Home Equity vs. Auto loan
Home equity loans generally often have lower interest rates than auto loans and the interest may be tax deductible. Two good reasons to take a look at home equity loans to finance your automobile purchase.
- Number of months for the auto loan.
- Purchase price
- The amount, before taxes and fees, that you are paying for this auto.
- Auto loan interest rate
- Annual interest rate for the auto loan.
- Cash down
- This is the money you have available to be used for fees and your down payment.
- Trade allowance
- Total dollar amount given to you for your auto trade-in.
- Amount owed on trade
- Total loan balance still outstanding on the trade-in.
- Fee charged for title transfer. Also include any other fees that may be due at delivery.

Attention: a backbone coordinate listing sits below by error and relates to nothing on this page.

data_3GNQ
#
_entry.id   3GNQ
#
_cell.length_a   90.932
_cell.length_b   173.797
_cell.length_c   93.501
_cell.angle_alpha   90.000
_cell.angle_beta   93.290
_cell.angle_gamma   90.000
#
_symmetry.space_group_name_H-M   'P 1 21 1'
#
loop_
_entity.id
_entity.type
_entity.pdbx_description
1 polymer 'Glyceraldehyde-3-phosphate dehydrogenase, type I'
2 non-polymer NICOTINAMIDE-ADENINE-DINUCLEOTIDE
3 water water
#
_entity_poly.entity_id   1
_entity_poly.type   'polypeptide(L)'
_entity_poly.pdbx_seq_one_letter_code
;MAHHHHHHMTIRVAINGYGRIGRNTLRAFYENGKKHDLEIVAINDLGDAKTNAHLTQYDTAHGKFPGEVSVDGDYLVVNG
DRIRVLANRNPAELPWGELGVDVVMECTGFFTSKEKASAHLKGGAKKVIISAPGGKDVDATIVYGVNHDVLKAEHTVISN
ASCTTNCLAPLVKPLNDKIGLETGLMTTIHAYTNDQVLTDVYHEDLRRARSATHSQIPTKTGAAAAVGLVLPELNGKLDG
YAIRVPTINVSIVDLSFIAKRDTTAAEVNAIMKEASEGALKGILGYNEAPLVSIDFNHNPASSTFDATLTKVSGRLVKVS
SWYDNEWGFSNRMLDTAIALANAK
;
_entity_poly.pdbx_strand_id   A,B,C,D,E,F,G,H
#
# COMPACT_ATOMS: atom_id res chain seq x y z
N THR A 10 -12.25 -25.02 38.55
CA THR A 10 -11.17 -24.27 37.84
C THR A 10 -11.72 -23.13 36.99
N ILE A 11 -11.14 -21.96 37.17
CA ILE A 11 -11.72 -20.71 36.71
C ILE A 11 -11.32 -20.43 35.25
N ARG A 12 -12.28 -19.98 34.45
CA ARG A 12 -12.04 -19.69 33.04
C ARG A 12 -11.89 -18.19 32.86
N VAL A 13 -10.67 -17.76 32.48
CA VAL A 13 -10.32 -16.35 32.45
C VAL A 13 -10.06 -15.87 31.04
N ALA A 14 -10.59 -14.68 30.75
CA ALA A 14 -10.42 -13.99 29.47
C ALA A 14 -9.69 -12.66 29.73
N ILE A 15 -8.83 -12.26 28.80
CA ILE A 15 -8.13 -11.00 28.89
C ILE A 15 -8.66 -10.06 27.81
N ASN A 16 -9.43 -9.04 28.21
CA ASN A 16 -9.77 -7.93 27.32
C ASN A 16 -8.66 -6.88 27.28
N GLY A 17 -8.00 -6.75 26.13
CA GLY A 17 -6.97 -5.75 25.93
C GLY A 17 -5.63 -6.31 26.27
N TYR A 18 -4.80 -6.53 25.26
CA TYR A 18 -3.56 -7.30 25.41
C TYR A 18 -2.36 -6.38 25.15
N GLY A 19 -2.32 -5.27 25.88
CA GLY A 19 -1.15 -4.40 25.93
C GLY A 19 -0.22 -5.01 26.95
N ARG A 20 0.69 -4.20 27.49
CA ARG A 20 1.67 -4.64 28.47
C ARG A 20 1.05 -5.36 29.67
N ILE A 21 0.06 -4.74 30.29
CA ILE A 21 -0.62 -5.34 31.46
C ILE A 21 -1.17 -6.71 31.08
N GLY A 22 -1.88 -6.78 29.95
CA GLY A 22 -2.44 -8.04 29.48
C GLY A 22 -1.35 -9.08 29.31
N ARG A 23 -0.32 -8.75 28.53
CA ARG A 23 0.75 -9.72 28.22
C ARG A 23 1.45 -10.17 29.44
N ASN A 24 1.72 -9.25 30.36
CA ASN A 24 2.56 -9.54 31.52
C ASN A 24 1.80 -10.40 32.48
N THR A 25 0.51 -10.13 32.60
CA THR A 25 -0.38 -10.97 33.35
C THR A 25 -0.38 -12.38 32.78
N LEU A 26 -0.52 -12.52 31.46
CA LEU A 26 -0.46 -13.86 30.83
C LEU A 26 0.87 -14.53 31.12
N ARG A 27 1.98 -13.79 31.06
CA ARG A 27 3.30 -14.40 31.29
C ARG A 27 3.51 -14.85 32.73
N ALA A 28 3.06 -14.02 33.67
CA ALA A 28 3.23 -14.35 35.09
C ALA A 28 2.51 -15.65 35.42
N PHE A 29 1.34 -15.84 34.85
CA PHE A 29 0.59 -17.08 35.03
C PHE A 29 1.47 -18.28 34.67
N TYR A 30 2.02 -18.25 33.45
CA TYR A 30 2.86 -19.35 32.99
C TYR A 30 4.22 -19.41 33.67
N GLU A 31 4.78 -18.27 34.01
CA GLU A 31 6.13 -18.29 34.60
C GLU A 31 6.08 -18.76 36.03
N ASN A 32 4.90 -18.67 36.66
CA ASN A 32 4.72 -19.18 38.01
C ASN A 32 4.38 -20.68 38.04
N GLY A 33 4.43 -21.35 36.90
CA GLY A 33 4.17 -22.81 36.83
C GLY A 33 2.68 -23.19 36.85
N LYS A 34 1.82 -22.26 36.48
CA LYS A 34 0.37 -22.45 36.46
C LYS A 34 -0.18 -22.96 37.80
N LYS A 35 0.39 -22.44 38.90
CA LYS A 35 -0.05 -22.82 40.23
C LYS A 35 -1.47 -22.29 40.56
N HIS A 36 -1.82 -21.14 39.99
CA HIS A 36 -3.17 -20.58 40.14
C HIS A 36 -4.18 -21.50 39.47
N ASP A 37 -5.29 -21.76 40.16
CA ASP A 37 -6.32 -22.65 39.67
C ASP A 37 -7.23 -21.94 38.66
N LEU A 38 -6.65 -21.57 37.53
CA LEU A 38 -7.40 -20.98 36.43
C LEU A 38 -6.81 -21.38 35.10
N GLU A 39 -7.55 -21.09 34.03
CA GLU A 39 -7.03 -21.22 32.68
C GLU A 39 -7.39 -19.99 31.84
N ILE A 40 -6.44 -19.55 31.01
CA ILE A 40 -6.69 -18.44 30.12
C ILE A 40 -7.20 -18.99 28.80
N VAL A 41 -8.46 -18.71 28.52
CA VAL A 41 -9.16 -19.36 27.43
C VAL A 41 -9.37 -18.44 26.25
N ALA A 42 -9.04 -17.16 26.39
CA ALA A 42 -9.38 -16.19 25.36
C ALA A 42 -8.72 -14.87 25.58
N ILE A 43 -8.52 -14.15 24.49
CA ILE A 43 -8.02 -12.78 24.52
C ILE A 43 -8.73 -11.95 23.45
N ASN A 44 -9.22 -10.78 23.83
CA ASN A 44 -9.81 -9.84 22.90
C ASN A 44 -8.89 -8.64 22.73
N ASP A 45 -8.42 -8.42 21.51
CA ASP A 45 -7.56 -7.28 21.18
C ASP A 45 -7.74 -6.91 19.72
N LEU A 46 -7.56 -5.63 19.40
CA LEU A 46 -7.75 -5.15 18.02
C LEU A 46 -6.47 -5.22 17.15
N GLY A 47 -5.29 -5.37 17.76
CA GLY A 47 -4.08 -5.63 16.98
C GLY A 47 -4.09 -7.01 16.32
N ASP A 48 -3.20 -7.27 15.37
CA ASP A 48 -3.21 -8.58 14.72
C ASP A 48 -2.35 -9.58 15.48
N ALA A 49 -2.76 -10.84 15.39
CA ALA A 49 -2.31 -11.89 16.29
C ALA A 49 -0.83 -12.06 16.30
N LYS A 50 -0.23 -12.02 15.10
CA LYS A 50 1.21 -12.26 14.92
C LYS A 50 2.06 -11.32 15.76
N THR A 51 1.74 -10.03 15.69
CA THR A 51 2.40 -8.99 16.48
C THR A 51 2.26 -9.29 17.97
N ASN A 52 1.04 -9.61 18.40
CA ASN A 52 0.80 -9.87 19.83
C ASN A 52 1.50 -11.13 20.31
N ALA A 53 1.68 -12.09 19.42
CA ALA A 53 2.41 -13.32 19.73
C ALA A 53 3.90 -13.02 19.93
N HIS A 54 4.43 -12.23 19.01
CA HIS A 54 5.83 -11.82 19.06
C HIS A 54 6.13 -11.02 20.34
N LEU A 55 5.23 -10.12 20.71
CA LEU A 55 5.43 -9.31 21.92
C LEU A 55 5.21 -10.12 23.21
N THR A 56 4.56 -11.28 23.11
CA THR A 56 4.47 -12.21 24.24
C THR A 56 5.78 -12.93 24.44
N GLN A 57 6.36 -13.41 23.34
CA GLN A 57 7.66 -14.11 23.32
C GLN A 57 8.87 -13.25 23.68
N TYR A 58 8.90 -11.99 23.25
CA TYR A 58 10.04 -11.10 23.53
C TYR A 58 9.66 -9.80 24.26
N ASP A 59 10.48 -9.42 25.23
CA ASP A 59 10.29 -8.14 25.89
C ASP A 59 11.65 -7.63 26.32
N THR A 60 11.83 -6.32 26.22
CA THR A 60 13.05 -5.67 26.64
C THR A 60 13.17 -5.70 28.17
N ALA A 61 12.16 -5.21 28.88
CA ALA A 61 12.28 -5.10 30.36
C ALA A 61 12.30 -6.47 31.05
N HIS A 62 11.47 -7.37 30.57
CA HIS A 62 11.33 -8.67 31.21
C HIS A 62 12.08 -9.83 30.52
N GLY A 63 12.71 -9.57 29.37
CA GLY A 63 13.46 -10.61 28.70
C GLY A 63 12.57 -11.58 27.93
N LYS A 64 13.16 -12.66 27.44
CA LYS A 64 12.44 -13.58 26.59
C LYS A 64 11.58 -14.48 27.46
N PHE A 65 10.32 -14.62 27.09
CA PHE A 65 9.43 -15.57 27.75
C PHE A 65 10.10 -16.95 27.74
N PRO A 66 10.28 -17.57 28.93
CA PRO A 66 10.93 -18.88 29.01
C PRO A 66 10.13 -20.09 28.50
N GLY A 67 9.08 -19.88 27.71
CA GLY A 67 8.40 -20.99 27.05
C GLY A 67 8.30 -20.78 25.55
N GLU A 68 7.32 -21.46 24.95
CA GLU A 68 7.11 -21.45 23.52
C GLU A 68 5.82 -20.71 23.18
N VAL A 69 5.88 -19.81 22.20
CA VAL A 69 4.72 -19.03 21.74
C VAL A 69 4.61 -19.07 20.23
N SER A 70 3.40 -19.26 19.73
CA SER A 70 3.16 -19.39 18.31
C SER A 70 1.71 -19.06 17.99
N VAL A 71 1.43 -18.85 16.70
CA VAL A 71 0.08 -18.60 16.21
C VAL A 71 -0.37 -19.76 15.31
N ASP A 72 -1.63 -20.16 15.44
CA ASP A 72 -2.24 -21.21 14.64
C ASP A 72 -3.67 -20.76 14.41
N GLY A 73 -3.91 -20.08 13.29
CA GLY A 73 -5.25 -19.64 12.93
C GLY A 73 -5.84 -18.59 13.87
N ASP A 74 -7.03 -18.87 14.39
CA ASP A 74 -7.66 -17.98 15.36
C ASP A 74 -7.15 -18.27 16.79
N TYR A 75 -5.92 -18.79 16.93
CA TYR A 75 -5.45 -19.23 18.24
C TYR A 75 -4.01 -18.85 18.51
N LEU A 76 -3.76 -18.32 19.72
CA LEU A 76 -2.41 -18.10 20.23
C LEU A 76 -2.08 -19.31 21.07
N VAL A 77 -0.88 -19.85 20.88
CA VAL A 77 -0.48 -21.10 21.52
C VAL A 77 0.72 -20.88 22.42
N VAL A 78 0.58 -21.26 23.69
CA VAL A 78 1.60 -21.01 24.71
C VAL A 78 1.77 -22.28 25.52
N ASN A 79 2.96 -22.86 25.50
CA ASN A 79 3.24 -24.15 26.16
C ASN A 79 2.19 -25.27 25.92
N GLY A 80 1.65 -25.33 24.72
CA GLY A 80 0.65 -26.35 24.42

- Sales tax rate
- Sales tax percentage rate charged on this purchase.
- Home equity interest rate
- Annual interest rate for the home equity loan.
- Home equity closing costs
- Any additional costs to the home equity loan. This should include any appraiser fees, points paid or other miscellaneous fees.
- State and Federal tax rates
- Your state and federal marginal income tax rates. These rates are used to determine the tax savings associated with a home equity loan.
- No sales tax deduction for trade-in
- If you live in a state where your sales tax is calculated on your full purchase price, check this box. If this box is unchecked, sales tax is calculated on the purchase price less trade-in. Currently California, the District of
Columbia, Hawaii, Maryland and Michigan allow no deductions for trade-ins when calculating sales tax. In addition, Alaska, Delaware, Montana, New Hampshire and Oregon have no sales tax on autos.